He had never been there before, but he wanted a place where his friends wouldn't think to find him. He was something of a loner, and had not been able to connect with really...anyone in his life. The people his age were idiots, the men were cruel, unpredictable, and base, and his mother, loving as she was, just did not seem to understand anything he went through. She turned a blind eye to the activities of her husband and pretended that they made their wealth legitimately, and that her precious son could grow up to be anything he wished. She had always encouraged him to dream big - doctor, lawyer, composer. He had enrolled in college, and tried to attend, but he had begun to discover that his father had no intentions of letting him become anything other than the next don. The result was confusion his entire life, confusion which had only recently resolved, and left him with bitterness. Bitterness so intense that he had considered ending his own life.
The young man had always helped his father out, as far back as he could remember. He had even killed a few people, and those deaths haunted his every waking and sleeping moment. He had argued ineffectually with his formidable father, and with his uncles and cousins, who were also in the business. It stayed in the family, and the thought that he should go off to get a master's degree was unthinkable. He did not need to study or work hard. His future had been provided for, they insisted. He did not know how to resolve this issue, and he still felt confused, not able to separate what was the genuine love of his family, and what was control.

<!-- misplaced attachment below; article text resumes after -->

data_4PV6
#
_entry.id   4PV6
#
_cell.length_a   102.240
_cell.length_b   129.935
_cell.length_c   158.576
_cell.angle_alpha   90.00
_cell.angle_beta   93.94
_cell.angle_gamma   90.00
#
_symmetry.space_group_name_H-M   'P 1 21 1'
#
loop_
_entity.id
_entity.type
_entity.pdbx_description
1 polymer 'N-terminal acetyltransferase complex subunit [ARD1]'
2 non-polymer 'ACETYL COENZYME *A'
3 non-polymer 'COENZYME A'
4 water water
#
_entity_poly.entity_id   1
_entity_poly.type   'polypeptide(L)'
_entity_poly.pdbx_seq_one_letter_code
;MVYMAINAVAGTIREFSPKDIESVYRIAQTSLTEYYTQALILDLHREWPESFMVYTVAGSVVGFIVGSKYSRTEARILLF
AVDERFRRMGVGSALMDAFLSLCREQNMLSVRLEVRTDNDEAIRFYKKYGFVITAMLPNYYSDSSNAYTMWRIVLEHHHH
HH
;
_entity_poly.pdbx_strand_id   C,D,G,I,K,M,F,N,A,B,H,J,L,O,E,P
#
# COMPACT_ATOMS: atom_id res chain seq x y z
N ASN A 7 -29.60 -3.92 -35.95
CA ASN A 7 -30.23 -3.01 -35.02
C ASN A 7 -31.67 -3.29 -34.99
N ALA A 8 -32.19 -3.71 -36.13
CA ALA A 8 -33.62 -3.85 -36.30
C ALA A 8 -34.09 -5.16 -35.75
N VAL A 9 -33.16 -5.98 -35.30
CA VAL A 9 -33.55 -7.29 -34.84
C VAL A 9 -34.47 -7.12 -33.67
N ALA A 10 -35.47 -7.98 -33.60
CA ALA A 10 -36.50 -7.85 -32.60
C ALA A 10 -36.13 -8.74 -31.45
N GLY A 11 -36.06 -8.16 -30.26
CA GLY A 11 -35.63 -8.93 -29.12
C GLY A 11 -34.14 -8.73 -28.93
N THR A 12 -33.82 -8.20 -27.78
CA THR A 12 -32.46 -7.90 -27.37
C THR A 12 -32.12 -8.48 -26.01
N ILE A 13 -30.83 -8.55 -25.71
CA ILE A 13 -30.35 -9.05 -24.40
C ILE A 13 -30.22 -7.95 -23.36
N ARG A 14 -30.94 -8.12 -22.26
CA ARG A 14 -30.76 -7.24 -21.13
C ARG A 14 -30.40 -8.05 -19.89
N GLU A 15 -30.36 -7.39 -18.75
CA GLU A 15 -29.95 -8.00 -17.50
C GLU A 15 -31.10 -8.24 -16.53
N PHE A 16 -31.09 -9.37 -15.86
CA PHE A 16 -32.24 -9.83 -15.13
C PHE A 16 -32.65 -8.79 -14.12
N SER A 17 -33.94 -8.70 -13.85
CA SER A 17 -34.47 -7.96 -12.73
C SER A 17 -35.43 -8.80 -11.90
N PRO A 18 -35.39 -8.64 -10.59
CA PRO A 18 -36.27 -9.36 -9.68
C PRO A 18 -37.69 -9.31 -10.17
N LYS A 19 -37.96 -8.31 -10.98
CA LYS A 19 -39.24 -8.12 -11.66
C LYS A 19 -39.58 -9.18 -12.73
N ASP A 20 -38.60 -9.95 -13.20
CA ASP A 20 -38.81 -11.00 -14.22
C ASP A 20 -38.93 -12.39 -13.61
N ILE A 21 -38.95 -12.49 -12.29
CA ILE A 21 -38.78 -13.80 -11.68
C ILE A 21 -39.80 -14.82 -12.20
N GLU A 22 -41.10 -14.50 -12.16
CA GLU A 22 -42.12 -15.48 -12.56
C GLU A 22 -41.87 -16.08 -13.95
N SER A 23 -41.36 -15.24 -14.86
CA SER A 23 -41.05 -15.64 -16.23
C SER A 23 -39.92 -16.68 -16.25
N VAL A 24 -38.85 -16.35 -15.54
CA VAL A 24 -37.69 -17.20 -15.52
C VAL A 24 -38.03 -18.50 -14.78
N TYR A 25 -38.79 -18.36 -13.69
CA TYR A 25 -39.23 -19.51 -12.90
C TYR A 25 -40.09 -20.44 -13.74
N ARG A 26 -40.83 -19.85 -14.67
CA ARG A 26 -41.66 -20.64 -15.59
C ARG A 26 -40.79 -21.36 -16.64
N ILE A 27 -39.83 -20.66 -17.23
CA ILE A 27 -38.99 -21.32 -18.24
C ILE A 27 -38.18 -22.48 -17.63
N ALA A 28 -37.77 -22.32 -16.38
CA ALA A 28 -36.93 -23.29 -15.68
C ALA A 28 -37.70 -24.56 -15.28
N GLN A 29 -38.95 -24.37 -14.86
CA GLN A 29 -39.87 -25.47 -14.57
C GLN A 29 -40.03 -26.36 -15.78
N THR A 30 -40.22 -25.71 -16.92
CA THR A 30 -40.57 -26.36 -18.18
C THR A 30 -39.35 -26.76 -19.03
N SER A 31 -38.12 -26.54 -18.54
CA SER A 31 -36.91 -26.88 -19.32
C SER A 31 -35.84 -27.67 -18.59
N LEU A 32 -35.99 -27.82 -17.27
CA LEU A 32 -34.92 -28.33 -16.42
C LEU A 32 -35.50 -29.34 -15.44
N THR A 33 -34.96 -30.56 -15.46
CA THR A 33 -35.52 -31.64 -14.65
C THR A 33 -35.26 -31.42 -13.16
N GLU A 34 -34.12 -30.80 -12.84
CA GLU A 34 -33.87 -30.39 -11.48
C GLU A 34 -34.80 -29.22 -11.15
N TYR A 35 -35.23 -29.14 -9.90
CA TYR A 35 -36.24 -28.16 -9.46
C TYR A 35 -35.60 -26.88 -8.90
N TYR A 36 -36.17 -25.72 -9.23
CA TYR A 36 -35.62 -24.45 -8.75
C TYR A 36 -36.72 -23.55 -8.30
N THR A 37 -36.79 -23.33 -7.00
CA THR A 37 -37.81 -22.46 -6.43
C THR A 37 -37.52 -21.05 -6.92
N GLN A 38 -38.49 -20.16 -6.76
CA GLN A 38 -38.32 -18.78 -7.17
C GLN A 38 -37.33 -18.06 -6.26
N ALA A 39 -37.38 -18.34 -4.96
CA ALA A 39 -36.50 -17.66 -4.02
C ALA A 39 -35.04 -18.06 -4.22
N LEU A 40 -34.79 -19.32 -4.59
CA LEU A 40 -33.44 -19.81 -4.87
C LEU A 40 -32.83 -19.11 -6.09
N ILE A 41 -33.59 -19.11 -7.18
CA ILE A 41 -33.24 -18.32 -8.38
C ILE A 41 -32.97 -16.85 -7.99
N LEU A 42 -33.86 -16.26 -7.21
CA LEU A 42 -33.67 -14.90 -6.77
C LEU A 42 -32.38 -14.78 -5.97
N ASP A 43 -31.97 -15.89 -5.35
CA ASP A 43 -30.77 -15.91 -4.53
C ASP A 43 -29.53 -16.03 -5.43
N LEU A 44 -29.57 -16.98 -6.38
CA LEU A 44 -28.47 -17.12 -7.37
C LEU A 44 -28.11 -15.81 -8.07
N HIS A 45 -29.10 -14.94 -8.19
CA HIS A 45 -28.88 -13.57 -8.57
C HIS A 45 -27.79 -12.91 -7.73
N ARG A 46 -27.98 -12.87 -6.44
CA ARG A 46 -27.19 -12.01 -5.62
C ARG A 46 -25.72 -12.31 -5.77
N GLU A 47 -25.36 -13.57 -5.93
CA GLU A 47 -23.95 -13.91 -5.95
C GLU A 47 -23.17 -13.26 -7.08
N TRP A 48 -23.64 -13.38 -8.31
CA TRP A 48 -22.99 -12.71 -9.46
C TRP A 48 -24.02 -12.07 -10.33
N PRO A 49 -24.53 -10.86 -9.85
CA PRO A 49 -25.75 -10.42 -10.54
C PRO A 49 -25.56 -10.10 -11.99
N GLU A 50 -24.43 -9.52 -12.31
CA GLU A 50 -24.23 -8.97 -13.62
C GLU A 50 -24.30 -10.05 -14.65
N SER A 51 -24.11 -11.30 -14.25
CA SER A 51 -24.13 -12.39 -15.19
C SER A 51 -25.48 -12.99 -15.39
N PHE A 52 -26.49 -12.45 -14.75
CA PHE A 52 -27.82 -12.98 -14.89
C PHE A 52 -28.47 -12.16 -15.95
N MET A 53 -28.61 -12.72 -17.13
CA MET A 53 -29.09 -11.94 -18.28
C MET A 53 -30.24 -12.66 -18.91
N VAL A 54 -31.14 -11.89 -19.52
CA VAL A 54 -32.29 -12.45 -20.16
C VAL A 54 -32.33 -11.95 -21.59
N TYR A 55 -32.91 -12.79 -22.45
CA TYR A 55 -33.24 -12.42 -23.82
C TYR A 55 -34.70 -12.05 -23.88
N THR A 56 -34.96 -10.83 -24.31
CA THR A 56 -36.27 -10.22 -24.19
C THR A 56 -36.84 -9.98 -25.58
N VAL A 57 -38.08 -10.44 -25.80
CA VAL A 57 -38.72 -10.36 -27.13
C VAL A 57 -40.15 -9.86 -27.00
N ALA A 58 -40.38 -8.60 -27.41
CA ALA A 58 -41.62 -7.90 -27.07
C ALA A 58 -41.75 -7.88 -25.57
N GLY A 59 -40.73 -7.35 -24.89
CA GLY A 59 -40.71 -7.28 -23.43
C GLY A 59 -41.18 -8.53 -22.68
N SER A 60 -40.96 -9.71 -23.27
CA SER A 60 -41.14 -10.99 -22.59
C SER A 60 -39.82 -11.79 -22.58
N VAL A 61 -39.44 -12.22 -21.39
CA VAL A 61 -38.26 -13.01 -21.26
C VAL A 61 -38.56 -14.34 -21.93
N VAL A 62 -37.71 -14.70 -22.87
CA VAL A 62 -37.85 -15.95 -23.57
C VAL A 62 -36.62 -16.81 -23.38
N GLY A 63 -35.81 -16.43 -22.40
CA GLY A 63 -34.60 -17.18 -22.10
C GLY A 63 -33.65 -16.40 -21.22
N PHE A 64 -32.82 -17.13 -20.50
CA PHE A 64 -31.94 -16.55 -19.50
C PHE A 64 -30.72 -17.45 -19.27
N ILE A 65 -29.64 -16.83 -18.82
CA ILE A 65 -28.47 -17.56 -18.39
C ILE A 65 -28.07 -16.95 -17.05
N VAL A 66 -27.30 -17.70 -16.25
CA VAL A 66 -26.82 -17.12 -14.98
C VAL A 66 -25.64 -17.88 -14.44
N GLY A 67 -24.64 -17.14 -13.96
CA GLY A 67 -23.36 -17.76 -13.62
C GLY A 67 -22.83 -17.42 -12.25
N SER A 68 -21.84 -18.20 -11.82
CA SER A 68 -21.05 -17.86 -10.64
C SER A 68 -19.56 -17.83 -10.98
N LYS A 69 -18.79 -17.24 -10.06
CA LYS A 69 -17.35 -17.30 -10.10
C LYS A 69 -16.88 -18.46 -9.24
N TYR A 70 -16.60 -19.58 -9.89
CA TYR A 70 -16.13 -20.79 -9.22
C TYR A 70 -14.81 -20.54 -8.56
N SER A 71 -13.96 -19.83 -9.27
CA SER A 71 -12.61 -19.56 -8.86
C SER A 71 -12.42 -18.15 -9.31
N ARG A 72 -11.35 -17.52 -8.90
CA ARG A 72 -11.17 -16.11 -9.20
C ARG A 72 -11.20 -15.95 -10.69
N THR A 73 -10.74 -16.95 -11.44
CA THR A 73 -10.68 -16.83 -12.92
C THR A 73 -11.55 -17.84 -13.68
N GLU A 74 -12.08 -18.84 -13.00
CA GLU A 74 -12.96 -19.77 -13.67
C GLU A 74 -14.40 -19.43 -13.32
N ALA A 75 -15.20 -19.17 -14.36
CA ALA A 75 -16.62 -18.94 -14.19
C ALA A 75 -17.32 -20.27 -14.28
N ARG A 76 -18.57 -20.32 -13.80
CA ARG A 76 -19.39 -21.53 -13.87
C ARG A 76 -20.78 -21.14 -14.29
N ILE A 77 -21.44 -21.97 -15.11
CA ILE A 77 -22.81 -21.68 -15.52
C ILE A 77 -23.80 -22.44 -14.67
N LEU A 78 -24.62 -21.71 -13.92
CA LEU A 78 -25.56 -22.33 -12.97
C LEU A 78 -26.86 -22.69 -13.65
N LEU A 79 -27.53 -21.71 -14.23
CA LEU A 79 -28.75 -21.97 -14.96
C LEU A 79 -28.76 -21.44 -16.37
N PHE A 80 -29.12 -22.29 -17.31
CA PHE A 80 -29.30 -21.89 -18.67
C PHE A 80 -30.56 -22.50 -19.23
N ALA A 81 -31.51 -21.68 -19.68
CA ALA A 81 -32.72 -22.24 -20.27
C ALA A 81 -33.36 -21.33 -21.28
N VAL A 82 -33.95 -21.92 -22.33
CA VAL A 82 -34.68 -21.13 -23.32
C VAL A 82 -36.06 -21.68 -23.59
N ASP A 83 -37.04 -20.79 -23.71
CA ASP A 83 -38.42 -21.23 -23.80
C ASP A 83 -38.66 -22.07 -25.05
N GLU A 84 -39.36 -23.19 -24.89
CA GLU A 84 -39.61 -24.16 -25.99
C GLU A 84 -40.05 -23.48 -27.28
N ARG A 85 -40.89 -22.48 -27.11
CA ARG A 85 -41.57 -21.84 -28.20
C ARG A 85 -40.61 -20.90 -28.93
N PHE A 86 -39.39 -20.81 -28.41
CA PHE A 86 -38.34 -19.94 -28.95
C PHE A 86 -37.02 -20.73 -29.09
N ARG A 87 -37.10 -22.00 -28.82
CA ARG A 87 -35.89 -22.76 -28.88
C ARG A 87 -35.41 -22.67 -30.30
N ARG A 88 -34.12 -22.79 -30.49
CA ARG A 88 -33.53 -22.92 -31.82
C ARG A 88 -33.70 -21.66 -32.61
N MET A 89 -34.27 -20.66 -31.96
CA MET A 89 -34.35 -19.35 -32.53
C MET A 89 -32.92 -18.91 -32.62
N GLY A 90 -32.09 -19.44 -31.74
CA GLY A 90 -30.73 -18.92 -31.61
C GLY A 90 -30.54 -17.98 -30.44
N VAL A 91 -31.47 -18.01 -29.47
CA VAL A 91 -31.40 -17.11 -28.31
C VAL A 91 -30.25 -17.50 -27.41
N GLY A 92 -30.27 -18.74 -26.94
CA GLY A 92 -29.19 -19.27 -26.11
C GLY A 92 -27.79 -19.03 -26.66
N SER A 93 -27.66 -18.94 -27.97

So he escaped to the bars, where his usual game was to sulk and drink until he felt numb and aggressive, and a woman who was both good-looking and not too talkative asked him if he wanted to get out of there, and he did. But if he was not careful, his friends (who were all just about invariably his cousins to some degree) would find him. The boys would be entirely uncouth and embarrass him with the way they hit on women, and slap him on the back when all he wanted was to be left alone. His female cousins would shriek giggles and bombard him with questions and whiny requests. A couple of them, he was sure, had crushes on him, and he would rather forget the time when he had felt desperate enough to take his second-cousin up on her offer, and now he had to avoid her like the plague.
Tonight, for whatever reason, he sat at the bar and faced the other way, looking out at the occupants while he drank his whiskey. It did not take him long to notice the girl. She was very conspicuous, the way she occupied a booth by herself, and continually turned away prospective suitors. She caught his eye not necessarily because she was the prettiest girl there (even if she was) but because she was obviously picky. This was something that Nick identified with. He could control so little of his life, he was choosy with his women. He wished he could be more choosy, and turn beautiful women away just so that he could say that he had actually been able to reject something, however difficult it had been to do so. But he was a man, and a lonely one, and he had needs. So he envied this stranger her pickiness which exceeded even his own.